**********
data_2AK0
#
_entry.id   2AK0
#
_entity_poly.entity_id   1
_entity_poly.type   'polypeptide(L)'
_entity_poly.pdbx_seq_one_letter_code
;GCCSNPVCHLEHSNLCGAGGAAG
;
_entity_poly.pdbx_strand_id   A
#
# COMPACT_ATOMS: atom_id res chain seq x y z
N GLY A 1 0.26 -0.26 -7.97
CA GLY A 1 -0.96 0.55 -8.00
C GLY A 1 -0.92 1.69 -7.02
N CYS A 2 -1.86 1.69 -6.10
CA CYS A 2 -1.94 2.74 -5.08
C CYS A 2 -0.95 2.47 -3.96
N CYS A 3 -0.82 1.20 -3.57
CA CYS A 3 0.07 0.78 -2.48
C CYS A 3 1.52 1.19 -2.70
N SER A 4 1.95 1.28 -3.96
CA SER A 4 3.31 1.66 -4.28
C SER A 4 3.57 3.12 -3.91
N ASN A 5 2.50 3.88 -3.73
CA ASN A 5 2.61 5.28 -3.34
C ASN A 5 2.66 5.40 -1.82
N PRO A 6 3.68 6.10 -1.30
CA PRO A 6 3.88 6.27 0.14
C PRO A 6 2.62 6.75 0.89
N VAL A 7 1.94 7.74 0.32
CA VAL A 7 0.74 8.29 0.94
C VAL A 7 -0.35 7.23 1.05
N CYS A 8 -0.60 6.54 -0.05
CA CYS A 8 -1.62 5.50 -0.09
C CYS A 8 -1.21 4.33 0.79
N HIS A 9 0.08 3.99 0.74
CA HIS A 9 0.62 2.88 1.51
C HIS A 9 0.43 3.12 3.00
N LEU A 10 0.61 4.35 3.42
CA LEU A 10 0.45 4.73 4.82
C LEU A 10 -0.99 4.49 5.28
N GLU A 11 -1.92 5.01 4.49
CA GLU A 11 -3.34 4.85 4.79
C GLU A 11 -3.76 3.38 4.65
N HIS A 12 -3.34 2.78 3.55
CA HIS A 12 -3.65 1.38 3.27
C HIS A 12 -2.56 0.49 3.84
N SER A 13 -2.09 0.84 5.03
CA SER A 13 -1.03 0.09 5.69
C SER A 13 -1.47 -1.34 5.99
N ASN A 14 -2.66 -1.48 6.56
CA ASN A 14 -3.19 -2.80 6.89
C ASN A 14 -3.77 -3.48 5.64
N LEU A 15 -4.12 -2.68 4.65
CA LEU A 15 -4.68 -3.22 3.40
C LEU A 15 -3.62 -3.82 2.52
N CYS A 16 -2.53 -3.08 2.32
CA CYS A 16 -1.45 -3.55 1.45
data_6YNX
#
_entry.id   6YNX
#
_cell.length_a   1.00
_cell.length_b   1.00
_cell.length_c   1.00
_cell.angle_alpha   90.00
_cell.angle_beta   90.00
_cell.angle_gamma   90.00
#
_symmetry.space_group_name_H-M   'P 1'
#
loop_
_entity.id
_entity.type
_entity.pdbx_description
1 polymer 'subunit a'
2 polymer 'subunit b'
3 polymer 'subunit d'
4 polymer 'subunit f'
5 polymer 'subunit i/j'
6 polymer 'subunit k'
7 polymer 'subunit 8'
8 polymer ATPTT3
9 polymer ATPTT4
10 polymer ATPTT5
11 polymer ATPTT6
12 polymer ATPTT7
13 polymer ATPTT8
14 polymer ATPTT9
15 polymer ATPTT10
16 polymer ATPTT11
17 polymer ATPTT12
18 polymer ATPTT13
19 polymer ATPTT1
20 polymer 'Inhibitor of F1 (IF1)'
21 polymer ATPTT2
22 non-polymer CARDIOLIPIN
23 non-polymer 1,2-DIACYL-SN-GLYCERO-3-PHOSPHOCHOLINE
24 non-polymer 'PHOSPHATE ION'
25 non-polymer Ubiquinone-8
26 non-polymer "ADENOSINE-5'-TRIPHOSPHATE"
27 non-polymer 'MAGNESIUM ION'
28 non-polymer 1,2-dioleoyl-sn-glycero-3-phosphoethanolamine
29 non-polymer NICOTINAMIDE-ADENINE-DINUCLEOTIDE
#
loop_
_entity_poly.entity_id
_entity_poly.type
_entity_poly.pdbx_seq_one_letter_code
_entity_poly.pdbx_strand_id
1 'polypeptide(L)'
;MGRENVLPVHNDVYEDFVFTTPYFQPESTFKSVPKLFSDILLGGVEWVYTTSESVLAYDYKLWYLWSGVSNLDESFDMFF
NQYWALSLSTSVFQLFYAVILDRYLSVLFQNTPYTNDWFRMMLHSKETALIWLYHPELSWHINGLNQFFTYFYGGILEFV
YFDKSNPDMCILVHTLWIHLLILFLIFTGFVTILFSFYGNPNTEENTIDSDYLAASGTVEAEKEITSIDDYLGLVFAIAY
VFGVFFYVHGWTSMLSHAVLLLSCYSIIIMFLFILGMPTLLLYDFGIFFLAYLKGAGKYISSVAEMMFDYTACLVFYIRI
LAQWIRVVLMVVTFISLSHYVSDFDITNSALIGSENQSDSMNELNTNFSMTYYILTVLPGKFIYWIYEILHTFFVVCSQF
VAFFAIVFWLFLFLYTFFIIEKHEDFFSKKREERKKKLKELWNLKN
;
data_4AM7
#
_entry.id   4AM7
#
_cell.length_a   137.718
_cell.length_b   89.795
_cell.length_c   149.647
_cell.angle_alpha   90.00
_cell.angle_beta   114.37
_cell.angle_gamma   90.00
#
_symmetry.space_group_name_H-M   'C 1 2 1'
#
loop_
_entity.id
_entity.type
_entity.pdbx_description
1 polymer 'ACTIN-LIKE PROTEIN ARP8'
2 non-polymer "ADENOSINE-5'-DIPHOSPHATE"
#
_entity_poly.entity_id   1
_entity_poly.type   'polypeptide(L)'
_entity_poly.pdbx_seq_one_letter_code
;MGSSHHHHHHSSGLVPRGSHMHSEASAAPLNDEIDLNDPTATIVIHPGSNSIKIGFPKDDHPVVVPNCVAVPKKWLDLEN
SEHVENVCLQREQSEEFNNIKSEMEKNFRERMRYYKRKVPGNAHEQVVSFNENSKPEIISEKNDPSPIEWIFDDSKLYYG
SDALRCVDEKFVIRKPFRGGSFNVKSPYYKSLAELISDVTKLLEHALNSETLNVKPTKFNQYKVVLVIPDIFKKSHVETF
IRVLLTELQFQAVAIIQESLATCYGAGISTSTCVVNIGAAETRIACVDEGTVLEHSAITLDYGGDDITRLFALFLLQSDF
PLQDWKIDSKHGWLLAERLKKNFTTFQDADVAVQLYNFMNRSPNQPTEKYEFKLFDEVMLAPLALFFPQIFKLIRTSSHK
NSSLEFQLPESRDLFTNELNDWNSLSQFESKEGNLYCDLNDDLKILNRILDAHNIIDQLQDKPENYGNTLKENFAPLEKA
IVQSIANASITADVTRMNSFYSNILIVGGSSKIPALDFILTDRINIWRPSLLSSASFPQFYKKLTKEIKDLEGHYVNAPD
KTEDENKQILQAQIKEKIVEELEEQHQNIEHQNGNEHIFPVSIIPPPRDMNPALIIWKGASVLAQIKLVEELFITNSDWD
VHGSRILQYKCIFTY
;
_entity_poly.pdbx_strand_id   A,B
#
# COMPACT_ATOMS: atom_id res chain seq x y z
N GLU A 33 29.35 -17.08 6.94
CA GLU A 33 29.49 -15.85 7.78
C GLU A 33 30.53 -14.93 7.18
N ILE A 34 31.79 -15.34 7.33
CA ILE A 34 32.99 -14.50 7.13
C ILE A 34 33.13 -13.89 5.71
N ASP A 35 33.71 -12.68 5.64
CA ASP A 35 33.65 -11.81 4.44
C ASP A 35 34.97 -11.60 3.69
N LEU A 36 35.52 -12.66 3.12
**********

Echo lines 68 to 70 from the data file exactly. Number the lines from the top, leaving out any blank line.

_cell.angle_beta   90.00
_cell.angle_gamma   90.00
#